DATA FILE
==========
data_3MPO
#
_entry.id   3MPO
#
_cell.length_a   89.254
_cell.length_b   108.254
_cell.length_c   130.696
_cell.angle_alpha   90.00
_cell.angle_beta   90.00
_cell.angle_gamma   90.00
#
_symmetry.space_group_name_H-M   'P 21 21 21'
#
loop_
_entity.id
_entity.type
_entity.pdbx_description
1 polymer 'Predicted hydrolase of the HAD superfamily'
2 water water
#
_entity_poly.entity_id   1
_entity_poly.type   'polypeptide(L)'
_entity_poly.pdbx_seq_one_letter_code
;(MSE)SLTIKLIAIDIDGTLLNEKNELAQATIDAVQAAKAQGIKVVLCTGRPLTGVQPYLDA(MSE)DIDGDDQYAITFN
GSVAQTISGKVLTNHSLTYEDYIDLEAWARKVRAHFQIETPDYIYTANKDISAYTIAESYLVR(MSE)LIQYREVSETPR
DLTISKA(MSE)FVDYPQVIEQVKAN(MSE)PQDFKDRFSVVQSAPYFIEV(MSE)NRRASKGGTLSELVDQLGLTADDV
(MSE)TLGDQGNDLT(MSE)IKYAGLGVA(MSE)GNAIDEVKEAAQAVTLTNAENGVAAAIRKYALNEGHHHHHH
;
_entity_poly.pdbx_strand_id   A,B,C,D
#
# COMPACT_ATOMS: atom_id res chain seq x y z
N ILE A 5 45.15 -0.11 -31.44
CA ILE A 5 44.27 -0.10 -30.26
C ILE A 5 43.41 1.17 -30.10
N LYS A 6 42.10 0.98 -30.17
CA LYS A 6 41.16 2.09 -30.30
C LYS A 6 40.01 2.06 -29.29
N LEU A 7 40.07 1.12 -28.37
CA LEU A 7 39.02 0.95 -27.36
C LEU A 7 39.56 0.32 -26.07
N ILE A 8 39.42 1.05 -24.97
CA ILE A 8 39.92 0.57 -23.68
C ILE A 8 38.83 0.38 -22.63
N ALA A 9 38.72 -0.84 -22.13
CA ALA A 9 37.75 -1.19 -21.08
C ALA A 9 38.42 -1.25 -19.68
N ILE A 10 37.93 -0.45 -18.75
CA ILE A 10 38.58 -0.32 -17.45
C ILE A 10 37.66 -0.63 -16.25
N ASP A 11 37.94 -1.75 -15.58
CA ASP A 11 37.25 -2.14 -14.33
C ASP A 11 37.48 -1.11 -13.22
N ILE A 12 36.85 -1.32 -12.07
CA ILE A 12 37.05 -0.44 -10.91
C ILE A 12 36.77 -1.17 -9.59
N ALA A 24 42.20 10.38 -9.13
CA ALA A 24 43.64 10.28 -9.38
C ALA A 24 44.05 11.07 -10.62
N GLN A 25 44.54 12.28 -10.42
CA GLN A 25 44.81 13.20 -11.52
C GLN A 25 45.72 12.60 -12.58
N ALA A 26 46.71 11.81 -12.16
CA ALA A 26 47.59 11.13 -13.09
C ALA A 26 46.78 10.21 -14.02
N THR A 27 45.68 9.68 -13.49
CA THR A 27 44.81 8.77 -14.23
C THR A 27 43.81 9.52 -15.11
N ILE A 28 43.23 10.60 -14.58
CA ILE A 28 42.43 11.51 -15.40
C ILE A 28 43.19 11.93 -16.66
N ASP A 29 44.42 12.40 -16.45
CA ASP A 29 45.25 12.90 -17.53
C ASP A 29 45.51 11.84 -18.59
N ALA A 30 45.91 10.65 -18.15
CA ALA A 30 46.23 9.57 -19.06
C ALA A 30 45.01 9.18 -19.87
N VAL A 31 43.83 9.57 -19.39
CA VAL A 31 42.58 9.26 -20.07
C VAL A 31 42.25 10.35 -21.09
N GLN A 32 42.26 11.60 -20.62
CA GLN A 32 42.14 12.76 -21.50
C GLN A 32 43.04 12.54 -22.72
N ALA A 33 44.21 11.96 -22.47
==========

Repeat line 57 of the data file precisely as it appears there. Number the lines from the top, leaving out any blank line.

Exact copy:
CA ALA A 24 43.64 10.28 -9.38